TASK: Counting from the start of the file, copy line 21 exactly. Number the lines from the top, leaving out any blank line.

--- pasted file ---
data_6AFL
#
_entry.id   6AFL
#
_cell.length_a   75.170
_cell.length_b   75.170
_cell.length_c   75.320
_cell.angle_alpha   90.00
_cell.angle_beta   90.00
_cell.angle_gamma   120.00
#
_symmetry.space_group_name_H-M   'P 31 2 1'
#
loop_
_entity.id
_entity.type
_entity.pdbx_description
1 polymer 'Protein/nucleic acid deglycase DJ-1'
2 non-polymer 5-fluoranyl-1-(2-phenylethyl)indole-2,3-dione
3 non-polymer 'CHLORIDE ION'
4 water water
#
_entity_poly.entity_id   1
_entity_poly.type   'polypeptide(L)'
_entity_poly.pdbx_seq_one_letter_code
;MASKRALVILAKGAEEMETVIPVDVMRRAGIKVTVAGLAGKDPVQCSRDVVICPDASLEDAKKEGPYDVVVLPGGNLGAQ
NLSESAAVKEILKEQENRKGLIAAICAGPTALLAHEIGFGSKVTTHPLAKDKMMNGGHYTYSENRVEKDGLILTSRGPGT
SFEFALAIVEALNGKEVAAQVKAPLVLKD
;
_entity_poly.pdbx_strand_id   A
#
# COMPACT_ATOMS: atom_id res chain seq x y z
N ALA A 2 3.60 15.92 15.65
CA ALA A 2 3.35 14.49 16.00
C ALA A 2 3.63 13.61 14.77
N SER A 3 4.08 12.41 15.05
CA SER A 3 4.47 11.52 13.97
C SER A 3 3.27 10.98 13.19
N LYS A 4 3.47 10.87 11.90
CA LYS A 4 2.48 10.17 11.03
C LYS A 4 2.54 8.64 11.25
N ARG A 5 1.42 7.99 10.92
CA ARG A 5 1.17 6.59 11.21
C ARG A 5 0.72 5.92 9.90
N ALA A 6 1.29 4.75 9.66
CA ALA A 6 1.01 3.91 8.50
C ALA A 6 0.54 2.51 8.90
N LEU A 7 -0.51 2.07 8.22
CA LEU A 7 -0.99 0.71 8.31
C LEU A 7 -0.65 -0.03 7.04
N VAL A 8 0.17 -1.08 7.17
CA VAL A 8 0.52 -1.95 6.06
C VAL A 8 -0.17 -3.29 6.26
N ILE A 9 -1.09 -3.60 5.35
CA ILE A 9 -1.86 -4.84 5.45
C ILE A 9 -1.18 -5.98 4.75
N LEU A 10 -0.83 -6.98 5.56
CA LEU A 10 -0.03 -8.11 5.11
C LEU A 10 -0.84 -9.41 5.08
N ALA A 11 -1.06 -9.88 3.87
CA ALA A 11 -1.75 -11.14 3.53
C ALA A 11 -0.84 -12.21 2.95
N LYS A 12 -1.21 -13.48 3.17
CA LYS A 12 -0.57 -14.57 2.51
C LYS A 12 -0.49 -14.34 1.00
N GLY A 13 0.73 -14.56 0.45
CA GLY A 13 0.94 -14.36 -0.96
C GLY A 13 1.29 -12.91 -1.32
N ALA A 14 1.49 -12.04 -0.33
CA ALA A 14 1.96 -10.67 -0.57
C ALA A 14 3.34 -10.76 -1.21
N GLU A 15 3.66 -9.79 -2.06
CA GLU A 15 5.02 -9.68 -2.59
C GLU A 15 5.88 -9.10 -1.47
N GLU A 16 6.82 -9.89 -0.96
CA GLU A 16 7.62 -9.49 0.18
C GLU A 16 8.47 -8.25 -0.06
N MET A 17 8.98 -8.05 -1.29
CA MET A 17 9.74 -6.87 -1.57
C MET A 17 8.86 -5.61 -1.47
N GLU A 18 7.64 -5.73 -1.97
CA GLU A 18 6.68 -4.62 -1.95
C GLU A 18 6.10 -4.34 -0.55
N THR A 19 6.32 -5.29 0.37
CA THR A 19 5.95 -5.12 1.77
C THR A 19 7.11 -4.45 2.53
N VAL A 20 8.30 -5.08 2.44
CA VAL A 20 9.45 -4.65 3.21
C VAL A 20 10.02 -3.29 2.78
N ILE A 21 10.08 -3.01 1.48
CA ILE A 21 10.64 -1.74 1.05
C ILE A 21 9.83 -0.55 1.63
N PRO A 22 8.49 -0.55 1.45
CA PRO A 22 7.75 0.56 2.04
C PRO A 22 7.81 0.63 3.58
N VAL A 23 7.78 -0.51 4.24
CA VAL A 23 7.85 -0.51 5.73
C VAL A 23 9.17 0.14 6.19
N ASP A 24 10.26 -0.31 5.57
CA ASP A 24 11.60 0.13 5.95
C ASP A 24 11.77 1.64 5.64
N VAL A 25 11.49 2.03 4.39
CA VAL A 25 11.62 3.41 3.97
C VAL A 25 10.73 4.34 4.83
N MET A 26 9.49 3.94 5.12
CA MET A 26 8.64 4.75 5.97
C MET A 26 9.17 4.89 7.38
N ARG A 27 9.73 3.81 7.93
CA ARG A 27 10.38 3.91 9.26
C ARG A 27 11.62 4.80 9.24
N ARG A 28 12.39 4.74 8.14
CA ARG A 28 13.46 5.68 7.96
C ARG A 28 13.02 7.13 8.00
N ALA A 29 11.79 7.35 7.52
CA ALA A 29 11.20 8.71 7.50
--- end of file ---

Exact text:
4 water water